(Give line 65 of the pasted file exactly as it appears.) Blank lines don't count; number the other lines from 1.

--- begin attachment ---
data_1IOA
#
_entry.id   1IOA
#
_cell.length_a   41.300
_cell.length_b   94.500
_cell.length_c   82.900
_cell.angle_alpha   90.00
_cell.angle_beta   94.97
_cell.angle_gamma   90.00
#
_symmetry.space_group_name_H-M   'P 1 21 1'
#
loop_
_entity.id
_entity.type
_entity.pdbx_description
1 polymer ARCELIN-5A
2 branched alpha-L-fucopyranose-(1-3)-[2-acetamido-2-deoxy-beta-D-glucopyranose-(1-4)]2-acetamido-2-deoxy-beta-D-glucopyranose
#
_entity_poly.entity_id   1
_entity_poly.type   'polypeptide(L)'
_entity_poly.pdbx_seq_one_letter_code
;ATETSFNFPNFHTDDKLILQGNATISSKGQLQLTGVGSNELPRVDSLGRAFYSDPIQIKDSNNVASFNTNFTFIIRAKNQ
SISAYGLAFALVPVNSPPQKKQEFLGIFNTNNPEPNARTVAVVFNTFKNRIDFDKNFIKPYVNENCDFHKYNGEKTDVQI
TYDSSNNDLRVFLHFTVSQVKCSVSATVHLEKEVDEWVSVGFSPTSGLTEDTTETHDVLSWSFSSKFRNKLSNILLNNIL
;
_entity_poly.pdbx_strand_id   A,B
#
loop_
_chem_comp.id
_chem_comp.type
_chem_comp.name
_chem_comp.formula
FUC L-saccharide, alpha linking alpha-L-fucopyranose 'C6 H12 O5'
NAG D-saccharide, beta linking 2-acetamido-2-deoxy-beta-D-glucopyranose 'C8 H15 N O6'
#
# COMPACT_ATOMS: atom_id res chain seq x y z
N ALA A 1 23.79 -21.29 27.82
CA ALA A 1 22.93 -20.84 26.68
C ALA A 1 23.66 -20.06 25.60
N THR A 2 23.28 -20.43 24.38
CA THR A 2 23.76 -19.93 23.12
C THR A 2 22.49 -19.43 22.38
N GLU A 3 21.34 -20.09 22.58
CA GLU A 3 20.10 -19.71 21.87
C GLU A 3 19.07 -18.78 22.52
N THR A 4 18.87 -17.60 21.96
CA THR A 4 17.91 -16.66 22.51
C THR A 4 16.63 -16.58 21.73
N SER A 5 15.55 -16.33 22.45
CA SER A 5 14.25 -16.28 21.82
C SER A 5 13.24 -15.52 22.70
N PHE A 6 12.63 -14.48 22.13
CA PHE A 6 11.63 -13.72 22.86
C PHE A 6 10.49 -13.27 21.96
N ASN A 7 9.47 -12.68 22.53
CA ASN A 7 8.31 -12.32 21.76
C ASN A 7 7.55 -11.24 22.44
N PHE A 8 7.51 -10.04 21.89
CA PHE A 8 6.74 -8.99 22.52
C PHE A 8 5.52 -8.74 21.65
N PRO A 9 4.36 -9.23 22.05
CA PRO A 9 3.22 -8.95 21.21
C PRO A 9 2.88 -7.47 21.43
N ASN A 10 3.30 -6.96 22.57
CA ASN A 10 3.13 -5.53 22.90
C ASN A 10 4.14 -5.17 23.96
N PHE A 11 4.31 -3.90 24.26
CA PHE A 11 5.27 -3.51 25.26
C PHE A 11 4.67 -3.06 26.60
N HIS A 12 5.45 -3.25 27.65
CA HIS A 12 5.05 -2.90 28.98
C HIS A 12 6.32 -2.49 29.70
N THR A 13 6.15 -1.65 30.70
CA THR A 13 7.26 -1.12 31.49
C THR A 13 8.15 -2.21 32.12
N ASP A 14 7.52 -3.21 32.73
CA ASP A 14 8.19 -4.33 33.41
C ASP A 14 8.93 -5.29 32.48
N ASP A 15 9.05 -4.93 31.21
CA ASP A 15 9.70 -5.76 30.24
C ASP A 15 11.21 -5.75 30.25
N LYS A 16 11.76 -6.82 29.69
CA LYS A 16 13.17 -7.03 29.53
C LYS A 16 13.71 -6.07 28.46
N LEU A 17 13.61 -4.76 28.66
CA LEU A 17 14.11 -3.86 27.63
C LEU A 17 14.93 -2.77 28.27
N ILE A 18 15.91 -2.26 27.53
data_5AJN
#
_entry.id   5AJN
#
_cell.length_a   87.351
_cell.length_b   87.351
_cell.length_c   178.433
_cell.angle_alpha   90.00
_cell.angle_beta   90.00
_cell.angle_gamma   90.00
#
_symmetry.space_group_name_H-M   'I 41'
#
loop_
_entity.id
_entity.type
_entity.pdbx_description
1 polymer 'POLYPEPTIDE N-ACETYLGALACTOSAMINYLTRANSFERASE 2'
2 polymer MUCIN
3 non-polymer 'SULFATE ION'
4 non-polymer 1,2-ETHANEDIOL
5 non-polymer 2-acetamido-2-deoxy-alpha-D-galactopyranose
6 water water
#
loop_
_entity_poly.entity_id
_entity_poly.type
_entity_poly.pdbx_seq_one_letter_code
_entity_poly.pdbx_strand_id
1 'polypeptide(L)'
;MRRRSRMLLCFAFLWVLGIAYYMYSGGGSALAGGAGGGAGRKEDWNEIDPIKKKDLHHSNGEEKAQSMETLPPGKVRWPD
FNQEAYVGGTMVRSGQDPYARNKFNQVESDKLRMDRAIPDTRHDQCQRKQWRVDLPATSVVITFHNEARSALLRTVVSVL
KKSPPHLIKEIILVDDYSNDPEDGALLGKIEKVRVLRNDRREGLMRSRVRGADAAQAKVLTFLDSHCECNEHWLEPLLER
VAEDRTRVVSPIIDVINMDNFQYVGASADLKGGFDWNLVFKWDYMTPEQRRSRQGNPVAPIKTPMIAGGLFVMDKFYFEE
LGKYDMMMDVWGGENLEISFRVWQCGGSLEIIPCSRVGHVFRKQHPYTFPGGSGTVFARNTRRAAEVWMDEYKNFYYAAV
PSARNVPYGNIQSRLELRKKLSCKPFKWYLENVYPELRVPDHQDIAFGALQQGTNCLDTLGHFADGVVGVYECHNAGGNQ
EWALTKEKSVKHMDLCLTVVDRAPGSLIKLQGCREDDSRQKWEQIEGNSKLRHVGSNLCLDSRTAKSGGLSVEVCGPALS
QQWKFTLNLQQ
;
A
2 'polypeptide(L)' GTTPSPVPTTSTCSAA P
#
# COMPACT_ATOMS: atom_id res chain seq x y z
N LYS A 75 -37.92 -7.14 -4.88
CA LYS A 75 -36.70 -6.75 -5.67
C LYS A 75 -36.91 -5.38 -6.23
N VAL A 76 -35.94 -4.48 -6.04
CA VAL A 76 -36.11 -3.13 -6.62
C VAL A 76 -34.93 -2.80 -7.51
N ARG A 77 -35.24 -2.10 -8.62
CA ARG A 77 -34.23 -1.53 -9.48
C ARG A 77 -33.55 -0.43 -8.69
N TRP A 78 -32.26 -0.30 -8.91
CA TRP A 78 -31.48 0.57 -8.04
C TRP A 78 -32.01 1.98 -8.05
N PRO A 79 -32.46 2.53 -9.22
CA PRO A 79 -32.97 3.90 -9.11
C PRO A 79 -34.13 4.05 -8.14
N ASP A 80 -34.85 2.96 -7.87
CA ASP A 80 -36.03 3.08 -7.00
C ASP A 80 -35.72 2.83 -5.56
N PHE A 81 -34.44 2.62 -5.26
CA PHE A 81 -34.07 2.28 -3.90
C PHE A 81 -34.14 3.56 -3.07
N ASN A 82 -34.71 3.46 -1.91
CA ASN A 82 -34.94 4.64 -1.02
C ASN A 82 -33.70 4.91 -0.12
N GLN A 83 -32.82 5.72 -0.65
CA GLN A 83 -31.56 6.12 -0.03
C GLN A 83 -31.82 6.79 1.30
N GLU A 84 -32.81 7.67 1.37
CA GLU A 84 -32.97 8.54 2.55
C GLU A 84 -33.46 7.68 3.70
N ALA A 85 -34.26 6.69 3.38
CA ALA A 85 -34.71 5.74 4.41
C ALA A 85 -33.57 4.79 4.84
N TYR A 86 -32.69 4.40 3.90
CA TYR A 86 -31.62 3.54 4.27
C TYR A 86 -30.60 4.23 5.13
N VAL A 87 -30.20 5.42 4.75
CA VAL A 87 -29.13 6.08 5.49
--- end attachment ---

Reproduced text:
C PRO A 9 2.88 -7.47 21.43